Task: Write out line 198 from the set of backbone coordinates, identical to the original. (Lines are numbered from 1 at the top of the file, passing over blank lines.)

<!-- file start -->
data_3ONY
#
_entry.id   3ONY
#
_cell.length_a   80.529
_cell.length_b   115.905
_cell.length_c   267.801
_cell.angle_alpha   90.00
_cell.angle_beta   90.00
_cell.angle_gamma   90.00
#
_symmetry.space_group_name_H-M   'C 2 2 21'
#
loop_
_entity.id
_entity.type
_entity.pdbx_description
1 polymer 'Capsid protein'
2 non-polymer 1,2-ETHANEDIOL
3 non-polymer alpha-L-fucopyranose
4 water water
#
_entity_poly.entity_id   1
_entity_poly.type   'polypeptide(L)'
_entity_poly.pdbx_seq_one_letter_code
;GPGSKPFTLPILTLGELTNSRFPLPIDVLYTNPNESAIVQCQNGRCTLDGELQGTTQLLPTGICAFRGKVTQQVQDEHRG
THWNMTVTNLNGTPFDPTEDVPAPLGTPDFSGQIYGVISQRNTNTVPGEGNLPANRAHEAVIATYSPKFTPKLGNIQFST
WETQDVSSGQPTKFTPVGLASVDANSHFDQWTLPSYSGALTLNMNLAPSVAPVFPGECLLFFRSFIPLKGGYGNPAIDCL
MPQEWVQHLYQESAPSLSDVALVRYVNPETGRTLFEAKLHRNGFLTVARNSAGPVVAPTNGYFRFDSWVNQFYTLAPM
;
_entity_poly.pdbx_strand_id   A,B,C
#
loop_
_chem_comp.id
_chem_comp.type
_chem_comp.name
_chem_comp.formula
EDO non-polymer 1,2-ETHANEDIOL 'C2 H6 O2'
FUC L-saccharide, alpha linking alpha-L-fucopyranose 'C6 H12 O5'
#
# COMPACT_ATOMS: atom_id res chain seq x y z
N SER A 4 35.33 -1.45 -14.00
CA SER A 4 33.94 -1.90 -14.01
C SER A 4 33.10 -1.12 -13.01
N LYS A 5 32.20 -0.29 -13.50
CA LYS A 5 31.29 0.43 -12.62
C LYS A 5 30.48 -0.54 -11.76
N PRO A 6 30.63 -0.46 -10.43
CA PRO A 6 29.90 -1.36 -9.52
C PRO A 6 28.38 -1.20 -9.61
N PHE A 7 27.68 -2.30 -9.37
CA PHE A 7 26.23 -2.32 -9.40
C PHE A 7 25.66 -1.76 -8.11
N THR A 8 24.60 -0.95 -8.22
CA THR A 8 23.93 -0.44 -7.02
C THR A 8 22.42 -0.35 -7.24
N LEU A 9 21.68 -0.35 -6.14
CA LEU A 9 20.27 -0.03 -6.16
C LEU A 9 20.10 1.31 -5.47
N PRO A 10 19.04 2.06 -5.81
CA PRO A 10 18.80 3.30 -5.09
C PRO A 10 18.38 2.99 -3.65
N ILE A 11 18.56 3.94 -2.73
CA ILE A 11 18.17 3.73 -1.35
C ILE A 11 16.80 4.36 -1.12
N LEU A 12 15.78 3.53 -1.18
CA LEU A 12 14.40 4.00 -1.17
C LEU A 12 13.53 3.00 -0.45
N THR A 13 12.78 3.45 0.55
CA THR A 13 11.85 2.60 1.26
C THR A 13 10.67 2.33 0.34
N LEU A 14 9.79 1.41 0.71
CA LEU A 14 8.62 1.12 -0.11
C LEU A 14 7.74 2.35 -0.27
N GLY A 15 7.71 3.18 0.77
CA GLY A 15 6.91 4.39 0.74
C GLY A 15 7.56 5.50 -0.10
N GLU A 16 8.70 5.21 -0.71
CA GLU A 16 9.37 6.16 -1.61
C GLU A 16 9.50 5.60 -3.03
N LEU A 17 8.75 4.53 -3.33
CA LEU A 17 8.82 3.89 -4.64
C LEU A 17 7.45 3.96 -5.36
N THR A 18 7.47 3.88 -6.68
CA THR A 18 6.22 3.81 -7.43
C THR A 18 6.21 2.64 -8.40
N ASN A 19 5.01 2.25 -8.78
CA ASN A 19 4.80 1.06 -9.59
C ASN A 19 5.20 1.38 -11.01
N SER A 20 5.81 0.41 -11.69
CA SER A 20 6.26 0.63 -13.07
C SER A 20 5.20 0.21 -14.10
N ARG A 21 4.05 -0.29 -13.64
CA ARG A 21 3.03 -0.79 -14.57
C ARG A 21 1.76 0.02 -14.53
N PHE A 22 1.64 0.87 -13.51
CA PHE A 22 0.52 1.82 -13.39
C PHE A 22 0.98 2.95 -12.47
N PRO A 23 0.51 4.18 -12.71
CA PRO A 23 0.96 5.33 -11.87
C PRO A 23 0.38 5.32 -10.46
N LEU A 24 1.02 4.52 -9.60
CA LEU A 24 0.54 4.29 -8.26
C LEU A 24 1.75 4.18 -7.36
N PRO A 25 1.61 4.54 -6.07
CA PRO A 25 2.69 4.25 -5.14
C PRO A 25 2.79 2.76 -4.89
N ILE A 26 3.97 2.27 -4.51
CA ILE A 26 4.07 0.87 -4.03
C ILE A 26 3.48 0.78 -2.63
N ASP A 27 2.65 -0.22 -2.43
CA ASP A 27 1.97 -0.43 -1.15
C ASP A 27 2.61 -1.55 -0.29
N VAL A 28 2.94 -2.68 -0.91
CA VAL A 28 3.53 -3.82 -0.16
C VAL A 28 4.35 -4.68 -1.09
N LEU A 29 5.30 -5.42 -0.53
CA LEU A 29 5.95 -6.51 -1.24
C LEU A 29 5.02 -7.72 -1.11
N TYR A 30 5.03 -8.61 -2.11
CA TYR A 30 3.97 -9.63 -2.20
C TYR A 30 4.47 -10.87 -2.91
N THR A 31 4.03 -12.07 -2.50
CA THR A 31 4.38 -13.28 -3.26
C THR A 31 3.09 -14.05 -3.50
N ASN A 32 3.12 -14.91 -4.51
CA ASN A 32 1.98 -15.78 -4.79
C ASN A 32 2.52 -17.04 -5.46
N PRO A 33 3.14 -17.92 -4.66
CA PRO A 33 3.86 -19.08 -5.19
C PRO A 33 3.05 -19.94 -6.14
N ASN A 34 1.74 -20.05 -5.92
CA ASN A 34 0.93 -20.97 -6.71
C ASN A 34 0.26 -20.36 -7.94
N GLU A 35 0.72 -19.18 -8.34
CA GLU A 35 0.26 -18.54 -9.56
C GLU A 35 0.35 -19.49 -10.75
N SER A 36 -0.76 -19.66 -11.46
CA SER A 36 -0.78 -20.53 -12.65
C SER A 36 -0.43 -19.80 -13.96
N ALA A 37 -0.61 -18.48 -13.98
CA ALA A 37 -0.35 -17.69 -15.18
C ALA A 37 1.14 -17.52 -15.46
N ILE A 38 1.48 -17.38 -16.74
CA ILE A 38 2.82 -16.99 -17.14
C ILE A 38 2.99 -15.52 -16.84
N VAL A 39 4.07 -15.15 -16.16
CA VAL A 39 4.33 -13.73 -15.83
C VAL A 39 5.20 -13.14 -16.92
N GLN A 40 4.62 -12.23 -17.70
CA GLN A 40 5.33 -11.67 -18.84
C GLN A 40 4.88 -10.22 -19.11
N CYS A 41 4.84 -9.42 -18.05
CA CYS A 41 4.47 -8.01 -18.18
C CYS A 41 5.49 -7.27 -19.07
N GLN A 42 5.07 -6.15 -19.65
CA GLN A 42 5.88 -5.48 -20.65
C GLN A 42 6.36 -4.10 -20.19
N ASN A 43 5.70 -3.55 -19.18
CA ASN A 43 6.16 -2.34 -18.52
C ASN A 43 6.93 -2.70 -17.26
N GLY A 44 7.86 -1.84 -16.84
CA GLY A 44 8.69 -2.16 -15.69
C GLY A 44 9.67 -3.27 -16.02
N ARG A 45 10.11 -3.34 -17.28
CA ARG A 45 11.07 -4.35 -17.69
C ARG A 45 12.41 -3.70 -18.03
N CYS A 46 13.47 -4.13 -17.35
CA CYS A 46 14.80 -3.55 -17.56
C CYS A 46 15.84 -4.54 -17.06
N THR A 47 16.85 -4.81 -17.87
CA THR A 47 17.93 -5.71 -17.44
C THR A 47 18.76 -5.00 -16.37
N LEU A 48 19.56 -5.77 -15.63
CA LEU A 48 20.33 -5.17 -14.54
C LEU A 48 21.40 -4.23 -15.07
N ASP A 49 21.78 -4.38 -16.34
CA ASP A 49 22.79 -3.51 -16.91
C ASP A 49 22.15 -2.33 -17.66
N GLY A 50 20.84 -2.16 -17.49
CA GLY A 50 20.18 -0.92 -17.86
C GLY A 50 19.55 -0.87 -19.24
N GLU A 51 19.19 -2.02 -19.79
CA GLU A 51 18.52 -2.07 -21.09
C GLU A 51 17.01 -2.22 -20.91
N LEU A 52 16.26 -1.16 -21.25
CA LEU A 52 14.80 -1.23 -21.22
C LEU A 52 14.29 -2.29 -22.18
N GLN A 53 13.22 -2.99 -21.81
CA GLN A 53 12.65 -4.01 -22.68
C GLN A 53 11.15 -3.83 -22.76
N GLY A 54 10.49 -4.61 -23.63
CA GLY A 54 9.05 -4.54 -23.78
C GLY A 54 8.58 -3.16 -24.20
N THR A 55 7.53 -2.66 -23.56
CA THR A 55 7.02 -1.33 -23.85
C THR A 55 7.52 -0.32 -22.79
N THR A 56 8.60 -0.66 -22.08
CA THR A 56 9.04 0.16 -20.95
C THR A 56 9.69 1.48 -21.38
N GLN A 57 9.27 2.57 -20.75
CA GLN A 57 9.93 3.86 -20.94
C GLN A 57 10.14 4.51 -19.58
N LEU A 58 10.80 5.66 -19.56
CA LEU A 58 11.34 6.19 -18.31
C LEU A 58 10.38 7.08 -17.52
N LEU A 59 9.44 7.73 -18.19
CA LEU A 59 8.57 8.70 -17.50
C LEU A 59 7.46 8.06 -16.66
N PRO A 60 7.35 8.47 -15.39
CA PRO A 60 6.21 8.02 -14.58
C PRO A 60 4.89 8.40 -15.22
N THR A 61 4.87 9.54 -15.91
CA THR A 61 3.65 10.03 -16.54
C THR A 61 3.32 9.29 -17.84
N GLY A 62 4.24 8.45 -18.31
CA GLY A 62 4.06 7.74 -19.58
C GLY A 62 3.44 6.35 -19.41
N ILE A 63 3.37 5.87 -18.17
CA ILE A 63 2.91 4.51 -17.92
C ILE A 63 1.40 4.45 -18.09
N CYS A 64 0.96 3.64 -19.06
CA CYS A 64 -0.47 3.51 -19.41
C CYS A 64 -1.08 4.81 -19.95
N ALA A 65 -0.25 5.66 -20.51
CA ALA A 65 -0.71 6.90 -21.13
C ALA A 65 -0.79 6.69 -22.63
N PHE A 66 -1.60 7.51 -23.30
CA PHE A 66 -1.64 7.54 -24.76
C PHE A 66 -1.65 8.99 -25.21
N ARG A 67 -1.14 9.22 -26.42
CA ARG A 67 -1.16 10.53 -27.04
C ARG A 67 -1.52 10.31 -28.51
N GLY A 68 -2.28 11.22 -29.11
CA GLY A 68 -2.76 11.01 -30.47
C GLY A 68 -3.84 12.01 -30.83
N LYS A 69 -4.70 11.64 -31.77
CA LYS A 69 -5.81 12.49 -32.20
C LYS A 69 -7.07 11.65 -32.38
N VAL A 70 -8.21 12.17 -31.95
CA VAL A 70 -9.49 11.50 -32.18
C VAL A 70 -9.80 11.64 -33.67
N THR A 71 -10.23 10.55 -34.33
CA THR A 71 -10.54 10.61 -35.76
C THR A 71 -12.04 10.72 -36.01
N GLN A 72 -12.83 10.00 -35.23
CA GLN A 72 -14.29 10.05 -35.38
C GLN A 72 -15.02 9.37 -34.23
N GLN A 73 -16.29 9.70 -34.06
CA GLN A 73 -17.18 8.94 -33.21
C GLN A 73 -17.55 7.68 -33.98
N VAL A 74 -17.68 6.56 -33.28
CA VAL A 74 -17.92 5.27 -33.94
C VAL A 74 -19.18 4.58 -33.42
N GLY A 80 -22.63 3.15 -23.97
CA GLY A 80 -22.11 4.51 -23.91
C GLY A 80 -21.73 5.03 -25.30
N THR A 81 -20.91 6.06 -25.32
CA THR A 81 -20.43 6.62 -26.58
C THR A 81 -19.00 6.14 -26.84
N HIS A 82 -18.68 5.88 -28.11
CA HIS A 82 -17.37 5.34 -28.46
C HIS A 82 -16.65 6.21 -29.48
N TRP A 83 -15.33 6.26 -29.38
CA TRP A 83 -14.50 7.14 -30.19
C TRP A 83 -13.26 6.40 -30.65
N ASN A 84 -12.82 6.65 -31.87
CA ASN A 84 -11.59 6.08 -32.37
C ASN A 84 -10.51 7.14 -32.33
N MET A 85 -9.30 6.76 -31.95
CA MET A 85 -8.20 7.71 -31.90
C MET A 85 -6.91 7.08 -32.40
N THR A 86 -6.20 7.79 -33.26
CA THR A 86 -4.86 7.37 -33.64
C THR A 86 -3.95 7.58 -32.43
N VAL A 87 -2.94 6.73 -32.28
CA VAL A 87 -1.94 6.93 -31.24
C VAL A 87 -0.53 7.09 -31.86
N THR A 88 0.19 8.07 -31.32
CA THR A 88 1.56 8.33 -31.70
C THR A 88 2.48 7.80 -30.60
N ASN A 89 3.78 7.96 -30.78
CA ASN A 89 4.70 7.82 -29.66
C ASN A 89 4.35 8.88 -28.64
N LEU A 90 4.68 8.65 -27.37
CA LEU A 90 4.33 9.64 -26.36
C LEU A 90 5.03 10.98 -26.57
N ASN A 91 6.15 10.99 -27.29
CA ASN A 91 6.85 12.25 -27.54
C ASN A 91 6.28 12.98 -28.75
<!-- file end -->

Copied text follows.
N THR A 56 8.60 -0.66 -22.08